The transcript of the November hearing shows that the Board based its decision to reverse the City Manager on the fact that the application had been accepted for filing before the effective date of the New Code and that the City’s technical review committee had met twice to review the application.  The transcript also shows that the Board reversed the City Manager because it determined that it was the custom of the City’s staff to work with an applicant, at least under the Old Code,[4] to move towards a final site plan, even when an incomplete application had been submitted.  However, the fact that the City staff attempted to work with Nicklaus to complete his application, as was their custom, doesn’t negate the application of the Transitional Rules which, according to its plain language, contemplates that a pending application process would be at a “complete” stage on or before May 31, 2003.  Further, the City staff assisting Nicklaus with his application after it was filed logically supports the City Manager’s finding that the application was not complete.   

            Accordingly, the Court finds, under these facts, the Board erred in reversing the decision of the City Manager, resulting in a departure from the essential requirements of law.  See Haines, 658 So.2d at 527; see also Housing Authority of the City of Tampa v. Burton, 874 So.2d 6, 8 (Fla. 2d DCA 2004)(explaining that in determining whether there has been a departure from the essential requirements of law, the appellate court “should not be as concerned with the mere existence of legal error as much as with the seriousness of the error”). The Court finds that it needn’t address the remaining issues.  Therefore, it is,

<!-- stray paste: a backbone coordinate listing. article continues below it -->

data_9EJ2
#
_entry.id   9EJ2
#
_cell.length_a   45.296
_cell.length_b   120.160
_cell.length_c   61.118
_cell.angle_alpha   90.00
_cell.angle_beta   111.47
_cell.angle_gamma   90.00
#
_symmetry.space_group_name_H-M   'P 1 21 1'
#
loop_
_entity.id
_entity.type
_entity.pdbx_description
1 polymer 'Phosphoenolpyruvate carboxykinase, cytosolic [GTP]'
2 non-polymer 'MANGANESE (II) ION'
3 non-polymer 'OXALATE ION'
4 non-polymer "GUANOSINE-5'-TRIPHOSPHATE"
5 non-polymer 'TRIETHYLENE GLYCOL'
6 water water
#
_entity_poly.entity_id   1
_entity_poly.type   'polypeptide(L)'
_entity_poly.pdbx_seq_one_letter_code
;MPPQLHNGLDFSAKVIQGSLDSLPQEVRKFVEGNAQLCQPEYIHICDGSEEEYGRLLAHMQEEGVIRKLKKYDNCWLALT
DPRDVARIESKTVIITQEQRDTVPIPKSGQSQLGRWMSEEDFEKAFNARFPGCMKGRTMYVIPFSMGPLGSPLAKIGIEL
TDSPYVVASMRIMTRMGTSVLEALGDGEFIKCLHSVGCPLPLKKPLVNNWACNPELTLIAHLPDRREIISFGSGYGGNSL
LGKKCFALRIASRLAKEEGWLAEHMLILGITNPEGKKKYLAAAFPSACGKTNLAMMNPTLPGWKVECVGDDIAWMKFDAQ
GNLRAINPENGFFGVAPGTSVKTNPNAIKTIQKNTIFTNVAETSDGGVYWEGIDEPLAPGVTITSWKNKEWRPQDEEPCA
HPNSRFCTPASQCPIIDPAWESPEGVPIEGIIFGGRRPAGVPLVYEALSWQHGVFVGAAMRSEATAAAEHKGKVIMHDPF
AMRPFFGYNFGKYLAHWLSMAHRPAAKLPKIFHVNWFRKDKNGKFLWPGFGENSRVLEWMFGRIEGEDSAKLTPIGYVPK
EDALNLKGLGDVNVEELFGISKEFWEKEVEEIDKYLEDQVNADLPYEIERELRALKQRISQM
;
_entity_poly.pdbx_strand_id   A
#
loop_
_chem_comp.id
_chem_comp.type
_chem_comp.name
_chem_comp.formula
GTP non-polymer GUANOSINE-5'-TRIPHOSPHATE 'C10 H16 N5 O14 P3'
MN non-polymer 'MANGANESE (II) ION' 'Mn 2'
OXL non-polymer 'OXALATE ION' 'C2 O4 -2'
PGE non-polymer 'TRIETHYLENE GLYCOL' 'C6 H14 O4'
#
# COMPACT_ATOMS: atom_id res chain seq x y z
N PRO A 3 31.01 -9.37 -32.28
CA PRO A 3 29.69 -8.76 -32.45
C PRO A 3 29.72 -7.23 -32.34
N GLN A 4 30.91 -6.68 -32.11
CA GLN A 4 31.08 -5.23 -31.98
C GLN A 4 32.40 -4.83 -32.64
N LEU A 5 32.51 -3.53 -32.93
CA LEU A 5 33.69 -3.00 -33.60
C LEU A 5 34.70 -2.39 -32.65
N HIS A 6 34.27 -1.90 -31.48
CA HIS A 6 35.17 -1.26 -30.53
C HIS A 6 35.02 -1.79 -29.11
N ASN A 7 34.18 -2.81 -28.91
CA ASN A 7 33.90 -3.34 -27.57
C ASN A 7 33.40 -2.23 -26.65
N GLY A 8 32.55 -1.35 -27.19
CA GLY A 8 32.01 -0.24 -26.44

ORDERED AND ADJUDGED that the Petition for Writ of Certiorari is hereby granted and the Administrative Appeal # 20030048 is quashed.

            DONE AND ORDERED in Chambers, at St. Petersburg, Pinellas County, Florida this ________ day of April 2006.



                                                                                    DAVID A. DEMERS

                                                                                    Circuit Judge, Appellate Division


Copies furnished to:

Donald E. Hemke, Esquire

Post Office Box 3239

Tampa, FL  33601


Timothy P. Driscoll, Esquire

100 First Avenue North, Suite 340

St. Petersburg, FL  33701


Gregory T. Elliott, Esquire

7310 Gulf Boulevard

St. Pete Beach, FL  33706


[1] The Court will refer to the Code in effect as of June 1, 2003 as the “New Code” and the Code in effect up until that date as the “Old Code.”

[2] The record shows that the “11th hour” application was hastily submitted as counsel for Nicklaus only became aware of the implementation of the New Code on May 28, 2003.

[3] The Court notes that the City Manger’s affidavit, identified as Exhibit J, is missing the signature page.  The Court finds that this is inconsequential since it is not disputed that the City Manager executed the affidavit.


[4] The Board recognized that this case was a matter of first impression.